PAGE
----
The Moving Van
By RABBI BOB ALPER
Forty-eight years ago, right after ordination, my first synagogue footed the bill for our move from Cincinnati to Buffalo. Among our possessions: about a quarter ton of cinderblocks which we had acquired and used, along with stained and varnished boards, to hold our sizable library. I felt guilty making the congregation pay for this dead weight, especially as I watched the packers wrap each block in tissue and place them in fresh, individual cardboard boxes.
But, I rationalized, we didn’t have much furniture, and if we left the cinderblocks in Cincinnati, we would have had no shelves in Buffalo.
Fast forward to 1990. Another move, this time from Philadelphia to the realization of a dream: Vermont. And for this move, we were paying all the expenses.
I rented the biggest truck in their fleet, 28 feet long, I think it was. Six men from a Philadelphia moving company loaded the van. Late that afternoon, I discovered we were out of room. I scurried around town, and at the last minute rented a smaller trailer for the overflow, hitching it to the back of the truck.
Our family had disbursed, my wife already working in Vermont, the kids off to summer projects. I drove the truck alone, and must admit that after years of wearing a suit and tie and sitting behind a desk, boosting myself up into that cab was exhilarating, a real change of pace.
I was nervous as I drove cautiously through what was now our former neighborhood, making excessively wide turns to avoid jumping the curbs. But once I hit the turnpike, I relaxed for the first time and tried the radio. Surprise: it seemed that I could receive only one station, a truckers’ country format playing tunes like “My Backward Life.” I recall one verse: “My dog he gives me kisses, and my wife turns ’round three times before she sits.”
No matter. I turned on the portable CB radio I had borrowed from my car trunk. It was a small, emergency model, but worked fine on that clear, warm morning. After eavesdropping on discussions between “Road Renegade” and “Kentucky Wheelie,” I entered the banter, using my clever CB name. “George Frederick here,” I interjected. “Any Smokies east of Willow Grove?”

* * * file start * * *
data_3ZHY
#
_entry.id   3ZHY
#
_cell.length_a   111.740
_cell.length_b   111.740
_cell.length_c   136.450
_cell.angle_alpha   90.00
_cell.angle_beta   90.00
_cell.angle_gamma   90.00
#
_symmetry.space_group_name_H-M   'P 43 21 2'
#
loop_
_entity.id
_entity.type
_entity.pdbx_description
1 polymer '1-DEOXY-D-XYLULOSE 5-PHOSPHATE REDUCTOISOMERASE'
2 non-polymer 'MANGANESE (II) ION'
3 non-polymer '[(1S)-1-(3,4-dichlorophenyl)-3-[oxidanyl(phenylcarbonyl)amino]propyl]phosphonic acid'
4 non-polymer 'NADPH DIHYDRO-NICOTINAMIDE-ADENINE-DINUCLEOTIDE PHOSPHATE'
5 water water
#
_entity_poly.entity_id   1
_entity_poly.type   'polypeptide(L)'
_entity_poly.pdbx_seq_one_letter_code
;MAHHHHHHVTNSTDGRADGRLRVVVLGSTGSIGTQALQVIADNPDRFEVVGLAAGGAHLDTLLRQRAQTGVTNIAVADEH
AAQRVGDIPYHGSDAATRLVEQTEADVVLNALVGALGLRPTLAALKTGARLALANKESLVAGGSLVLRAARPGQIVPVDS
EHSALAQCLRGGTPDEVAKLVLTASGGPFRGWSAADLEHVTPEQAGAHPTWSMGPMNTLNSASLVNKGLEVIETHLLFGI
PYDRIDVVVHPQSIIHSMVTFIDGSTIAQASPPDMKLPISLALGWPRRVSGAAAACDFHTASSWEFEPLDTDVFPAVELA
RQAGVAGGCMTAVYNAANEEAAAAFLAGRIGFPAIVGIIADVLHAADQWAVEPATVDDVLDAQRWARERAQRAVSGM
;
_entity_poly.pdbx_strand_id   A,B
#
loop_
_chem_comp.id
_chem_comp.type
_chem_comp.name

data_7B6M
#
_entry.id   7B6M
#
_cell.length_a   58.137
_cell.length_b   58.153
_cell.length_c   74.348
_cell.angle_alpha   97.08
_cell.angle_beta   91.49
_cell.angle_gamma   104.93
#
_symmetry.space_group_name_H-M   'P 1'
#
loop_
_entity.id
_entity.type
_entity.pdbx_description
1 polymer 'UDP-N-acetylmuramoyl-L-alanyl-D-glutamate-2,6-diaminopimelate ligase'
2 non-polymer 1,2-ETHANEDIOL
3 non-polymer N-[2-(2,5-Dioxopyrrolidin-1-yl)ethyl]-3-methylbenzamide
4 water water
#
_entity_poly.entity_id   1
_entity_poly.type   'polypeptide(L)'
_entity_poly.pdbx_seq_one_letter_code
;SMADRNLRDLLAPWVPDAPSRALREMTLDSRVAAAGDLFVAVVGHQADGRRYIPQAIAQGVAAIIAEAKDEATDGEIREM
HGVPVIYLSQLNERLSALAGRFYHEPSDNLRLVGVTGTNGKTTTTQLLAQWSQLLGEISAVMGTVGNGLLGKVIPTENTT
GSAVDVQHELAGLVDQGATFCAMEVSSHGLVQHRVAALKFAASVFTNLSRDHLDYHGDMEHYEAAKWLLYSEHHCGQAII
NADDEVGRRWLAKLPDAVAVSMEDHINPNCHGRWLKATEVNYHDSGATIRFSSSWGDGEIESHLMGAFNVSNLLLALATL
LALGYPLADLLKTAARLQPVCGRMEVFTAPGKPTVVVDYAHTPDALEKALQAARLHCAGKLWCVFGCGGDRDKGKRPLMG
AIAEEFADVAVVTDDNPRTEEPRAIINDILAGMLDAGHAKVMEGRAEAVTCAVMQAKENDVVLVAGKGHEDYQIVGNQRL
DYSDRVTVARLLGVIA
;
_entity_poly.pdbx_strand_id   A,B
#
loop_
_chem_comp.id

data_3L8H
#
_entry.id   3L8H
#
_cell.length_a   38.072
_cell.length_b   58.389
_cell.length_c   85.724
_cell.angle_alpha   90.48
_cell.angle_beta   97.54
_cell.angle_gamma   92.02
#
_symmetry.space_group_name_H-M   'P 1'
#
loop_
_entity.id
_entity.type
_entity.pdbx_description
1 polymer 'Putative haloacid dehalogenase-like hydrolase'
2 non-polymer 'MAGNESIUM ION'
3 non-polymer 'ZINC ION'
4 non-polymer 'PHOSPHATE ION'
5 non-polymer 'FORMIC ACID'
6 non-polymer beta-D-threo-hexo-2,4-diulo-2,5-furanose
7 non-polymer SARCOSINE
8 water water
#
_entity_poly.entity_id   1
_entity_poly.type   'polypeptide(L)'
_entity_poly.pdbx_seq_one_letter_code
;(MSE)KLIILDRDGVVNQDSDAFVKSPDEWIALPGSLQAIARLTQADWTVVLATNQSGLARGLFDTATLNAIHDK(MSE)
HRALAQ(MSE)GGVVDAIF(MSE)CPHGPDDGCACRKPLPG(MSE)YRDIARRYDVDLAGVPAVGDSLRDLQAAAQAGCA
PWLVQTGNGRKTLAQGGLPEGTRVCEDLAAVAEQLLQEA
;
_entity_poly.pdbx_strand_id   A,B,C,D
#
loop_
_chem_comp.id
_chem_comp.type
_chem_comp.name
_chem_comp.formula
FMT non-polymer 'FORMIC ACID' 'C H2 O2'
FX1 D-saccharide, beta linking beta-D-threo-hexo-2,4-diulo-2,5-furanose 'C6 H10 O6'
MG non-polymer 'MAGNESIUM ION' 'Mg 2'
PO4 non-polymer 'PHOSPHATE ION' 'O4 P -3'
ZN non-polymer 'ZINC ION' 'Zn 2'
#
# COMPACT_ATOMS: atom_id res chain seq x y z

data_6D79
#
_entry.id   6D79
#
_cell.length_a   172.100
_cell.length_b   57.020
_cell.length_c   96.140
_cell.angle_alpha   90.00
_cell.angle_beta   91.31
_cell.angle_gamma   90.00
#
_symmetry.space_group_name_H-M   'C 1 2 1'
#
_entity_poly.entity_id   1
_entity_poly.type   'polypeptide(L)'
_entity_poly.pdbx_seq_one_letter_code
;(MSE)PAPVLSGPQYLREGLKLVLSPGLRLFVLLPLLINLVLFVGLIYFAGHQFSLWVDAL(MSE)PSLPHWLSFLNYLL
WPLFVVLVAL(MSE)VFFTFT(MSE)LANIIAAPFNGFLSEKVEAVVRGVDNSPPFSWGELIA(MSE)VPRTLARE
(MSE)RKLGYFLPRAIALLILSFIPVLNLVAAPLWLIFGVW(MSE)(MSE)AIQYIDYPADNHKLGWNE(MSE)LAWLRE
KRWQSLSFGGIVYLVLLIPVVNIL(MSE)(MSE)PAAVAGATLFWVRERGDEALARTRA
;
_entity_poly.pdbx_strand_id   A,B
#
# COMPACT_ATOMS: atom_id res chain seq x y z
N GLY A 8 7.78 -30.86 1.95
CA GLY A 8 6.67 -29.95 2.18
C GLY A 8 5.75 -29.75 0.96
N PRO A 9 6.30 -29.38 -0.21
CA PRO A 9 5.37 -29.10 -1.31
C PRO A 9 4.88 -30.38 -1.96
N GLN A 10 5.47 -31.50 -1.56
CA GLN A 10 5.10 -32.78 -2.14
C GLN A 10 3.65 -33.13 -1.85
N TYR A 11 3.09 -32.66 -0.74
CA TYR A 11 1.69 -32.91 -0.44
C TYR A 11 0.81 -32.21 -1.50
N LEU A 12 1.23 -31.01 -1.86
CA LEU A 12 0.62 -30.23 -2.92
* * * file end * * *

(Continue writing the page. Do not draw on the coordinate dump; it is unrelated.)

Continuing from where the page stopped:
There was an unusual stillness on the air. And then a voice that sounded like “Kentucky Wheelie” asked, “Who?”
“George Friderick. George Friderick? That’s my Handel. Get it?”
Despite the now-silence in my cab, I picked up the rhythm of cruising down that ribbon of highway, and by mid-day was ready for a break. Naturally, I chose a truck stop. Parked my “rig” between two eighteen wheelers. Even considered ordering a cup of “java” to accompany my sandwich, but ultimately opted to request coffee. Full strength.
Half-way through my meal I began to feel his eyes on me. He sat on a stool across the counter. Graying T-shirt, hairy arms, dark sun glasses and an untrimmed beard. Blurry tattoos on both biceps and a leather band on one wrist.
He placed some bills next to his plate, took a final sip of coffee, and walked around the counter until he stood next to me. This was a big, big fellow.
“Hey, mister. You a Jew?”
Uh oh. What’s going on here? I began to feel a spidery panic in my stomach. How does he know? My face? I wore no distinguishing jewelry, no identifying logo on my T shirt. Nothing there at all. Nothing at all -except – except – I had been reading The Philadelphia Jewish Exponent.
Yeah, I suppose that would be a sign. I took a breath.
“Um, yes, I am.” I braced myself. For just a few seconds.
Until I heard his next words: “Do you know where I can find a minyan around here?”
Harry Golden said it decades ago: Only in America.
(Rabbi Bob Alper is a stand-up comic and author. Really. Visit him at www.bobalper.com.)